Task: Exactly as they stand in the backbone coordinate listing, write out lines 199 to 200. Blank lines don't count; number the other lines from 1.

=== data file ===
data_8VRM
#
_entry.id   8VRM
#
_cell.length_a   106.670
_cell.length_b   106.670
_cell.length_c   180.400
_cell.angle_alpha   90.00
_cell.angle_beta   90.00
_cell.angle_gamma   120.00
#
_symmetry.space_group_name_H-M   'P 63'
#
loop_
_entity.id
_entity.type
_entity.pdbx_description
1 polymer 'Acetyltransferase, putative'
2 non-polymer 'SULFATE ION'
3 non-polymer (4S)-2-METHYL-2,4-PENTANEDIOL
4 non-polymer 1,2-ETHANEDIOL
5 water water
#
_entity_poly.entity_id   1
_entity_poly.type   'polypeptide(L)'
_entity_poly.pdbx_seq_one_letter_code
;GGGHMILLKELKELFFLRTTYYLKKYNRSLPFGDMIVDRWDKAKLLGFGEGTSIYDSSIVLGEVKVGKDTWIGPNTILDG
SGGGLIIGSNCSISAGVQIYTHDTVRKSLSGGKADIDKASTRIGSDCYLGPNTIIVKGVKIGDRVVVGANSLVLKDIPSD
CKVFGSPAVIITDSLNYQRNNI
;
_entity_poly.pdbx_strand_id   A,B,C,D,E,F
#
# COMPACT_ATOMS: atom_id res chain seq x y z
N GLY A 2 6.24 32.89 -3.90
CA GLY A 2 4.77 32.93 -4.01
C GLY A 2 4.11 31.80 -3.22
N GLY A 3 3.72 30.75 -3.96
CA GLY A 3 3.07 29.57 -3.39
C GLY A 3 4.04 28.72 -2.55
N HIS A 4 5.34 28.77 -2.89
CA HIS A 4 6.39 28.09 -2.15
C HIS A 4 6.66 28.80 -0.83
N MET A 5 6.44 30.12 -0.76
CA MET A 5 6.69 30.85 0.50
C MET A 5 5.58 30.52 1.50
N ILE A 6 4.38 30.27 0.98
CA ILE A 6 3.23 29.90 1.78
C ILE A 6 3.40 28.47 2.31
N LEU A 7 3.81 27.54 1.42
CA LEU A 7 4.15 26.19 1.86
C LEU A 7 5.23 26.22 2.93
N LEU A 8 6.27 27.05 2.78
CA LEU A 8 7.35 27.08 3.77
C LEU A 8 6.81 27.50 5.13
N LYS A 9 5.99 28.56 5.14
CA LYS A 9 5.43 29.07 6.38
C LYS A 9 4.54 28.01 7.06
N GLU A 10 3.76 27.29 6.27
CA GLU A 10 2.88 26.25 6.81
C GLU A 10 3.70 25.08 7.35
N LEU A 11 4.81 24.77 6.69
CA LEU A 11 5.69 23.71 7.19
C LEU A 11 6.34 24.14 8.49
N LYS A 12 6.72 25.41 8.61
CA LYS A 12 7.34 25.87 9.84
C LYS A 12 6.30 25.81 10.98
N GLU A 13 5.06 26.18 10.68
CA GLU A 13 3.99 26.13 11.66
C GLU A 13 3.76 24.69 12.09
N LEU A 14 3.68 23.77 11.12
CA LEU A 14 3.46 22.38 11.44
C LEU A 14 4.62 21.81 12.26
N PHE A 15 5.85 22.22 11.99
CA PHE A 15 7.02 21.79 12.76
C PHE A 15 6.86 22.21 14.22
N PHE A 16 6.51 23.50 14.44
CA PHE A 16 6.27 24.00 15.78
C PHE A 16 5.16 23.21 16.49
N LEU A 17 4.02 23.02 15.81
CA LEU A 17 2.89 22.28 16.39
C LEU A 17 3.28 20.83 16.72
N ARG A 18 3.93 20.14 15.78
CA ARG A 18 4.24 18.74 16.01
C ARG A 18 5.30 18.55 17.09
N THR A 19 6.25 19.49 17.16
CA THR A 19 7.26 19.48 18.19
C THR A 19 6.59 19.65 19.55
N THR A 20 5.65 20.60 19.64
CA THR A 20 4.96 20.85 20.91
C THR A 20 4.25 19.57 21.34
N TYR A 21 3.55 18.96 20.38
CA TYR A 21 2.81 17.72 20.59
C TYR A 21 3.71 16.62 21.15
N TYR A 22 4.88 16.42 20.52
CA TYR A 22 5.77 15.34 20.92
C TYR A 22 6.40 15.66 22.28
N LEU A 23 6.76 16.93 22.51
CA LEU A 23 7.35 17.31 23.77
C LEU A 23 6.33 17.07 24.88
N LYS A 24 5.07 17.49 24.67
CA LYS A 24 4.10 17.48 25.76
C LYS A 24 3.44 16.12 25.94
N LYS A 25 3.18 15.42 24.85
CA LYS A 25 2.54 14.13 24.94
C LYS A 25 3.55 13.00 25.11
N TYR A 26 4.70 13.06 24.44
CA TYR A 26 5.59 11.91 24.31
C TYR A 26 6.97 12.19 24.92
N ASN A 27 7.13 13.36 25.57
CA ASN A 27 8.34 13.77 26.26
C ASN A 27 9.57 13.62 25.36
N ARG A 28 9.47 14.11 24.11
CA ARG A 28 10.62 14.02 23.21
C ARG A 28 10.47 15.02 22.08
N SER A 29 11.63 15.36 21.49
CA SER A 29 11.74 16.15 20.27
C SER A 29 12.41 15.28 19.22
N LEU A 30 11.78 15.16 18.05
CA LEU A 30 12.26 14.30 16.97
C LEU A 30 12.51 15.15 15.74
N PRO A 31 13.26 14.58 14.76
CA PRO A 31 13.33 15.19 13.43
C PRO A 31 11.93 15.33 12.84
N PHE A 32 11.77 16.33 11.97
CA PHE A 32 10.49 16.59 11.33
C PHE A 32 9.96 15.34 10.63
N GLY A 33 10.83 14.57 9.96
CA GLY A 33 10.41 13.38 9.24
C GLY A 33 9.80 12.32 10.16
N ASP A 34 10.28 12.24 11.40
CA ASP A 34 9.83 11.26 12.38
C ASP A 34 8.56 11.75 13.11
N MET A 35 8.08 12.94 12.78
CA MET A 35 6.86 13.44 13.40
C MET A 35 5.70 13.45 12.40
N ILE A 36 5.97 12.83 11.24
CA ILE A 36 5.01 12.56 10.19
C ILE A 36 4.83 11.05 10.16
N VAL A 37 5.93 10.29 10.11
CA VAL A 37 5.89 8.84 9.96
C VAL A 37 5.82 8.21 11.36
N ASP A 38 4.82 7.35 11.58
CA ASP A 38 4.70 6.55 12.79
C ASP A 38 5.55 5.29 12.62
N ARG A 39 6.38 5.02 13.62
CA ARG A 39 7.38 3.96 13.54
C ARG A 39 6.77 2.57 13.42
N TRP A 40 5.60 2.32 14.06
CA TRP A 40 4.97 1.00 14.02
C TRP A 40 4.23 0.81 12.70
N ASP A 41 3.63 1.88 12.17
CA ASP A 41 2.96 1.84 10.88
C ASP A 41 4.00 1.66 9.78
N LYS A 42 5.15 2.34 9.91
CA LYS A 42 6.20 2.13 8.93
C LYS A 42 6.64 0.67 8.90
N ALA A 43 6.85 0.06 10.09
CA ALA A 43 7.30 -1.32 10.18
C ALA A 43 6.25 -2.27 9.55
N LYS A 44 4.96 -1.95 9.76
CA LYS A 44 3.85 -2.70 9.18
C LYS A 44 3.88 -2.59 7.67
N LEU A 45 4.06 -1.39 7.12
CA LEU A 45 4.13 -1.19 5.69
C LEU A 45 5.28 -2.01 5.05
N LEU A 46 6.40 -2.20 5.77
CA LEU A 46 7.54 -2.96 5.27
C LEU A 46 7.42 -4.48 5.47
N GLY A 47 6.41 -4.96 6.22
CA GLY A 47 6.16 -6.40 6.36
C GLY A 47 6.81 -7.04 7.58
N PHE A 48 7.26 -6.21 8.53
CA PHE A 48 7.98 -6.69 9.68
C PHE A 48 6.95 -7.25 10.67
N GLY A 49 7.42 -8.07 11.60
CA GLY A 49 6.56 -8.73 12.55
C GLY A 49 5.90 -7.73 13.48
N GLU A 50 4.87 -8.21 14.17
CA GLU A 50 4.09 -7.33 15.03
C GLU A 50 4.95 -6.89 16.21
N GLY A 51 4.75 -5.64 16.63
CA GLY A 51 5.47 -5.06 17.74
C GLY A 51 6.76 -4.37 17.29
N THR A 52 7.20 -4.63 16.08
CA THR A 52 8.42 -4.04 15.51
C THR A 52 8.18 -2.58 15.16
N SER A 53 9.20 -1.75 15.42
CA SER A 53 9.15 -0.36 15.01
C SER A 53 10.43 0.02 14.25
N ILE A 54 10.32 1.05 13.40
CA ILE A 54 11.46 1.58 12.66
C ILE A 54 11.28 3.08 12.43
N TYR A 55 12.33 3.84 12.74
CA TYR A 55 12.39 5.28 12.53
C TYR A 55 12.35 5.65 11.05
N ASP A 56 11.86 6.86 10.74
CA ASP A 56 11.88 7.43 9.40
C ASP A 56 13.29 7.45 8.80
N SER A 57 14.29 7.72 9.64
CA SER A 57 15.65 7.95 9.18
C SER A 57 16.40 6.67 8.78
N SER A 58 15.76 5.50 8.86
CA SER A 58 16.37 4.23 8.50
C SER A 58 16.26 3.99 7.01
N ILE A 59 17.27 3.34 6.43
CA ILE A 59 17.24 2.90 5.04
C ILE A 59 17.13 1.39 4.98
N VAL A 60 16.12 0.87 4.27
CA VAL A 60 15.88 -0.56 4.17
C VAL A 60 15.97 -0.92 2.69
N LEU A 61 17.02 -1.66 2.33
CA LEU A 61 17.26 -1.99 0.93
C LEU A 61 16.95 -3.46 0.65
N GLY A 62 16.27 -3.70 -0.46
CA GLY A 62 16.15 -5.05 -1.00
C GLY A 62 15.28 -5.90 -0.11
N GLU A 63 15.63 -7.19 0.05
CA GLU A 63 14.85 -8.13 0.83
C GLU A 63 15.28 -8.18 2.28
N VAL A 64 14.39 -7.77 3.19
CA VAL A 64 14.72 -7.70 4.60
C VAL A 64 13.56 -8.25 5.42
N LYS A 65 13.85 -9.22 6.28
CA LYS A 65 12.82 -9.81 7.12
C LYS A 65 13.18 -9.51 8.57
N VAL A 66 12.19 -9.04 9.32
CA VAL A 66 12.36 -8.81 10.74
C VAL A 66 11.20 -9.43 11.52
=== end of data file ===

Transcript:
N SER A 57 14.29 7.72 9.64
CA SER A 57 15.65 7.95 9.18